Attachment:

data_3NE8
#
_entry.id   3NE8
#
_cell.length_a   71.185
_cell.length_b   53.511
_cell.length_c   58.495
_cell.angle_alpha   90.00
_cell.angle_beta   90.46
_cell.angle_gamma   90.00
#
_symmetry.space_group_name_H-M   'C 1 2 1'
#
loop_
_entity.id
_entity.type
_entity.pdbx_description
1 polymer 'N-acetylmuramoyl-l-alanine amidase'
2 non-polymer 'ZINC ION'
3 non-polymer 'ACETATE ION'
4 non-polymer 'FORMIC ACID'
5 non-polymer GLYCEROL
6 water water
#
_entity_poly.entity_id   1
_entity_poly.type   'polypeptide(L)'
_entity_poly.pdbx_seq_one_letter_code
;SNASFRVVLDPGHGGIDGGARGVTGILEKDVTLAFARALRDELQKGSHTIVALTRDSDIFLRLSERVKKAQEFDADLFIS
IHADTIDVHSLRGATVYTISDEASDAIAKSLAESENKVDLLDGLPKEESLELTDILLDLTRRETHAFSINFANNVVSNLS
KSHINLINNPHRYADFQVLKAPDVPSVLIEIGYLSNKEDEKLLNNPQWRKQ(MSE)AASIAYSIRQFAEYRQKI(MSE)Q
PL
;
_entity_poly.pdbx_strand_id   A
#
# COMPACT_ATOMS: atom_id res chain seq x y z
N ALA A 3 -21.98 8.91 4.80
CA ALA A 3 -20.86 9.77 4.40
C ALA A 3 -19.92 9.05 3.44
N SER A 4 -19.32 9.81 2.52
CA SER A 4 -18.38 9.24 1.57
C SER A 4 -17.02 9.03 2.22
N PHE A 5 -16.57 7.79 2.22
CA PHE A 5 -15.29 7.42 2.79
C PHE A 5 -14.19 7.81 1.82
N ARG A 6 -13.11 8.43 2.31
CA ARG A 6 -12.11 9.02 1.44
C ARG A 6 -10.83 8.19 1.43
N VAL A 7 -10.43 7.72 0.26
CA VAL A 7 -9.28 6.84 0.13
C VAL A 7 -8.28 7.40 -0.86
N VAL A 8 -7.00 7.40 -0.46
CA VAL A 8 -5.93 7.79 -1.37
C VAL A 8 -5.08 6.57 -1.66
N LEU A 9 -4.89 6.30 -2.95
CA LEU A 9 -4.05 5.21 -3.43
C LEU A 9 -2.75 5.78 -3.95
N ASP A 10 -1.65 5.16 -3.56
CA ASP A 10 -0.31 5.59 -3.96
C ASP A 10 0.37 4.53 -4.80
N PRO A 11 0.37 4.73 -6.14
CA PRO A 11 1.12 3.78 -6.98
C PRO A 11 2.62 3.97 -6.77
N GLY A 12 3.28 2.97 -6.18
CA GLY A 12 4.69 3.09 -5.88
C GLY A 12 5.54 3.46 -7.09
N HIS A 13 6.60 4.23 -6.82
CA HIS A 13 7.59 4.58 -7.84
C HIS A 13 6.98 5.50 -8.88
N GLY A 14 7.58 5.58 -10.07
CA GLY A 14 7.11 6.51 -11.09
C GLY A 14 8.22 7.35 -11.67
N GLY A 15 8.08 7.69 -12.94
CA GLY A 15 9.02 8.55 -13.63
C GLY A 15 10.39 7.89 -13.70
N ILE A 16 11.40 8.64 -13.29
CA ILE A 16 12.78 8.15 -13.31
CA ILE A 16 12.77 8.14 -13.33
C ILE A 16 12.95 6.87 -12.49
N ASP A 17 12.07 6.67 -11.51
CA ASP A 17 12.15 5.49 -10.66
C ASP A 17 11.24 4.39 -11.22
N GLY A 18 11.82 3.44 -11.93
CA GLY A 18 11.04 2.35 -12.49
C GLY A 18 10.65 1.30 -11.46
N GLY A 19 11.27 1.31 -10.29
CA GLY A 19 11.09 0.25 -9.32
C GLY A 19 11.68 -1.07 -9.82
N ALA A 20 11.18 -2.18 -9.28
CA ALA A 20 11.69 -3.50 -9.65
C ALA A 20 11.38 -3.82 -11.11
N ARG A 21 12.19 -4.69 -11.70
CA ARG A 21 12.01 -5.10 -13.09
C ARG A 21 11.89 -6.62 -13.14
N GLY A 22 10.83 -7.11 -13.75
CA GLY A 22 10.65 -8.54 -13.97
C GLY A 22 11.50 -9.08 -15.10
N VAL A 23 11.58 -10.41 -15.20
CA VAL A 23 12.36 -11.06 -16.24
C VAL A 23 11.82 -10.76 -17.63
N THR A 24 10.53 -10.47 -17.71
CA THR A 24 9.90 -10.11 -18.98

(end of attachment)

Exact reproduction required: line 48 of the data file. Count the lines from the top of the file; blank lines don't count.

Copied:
N VAL A 7 -10.43 7.72 0.26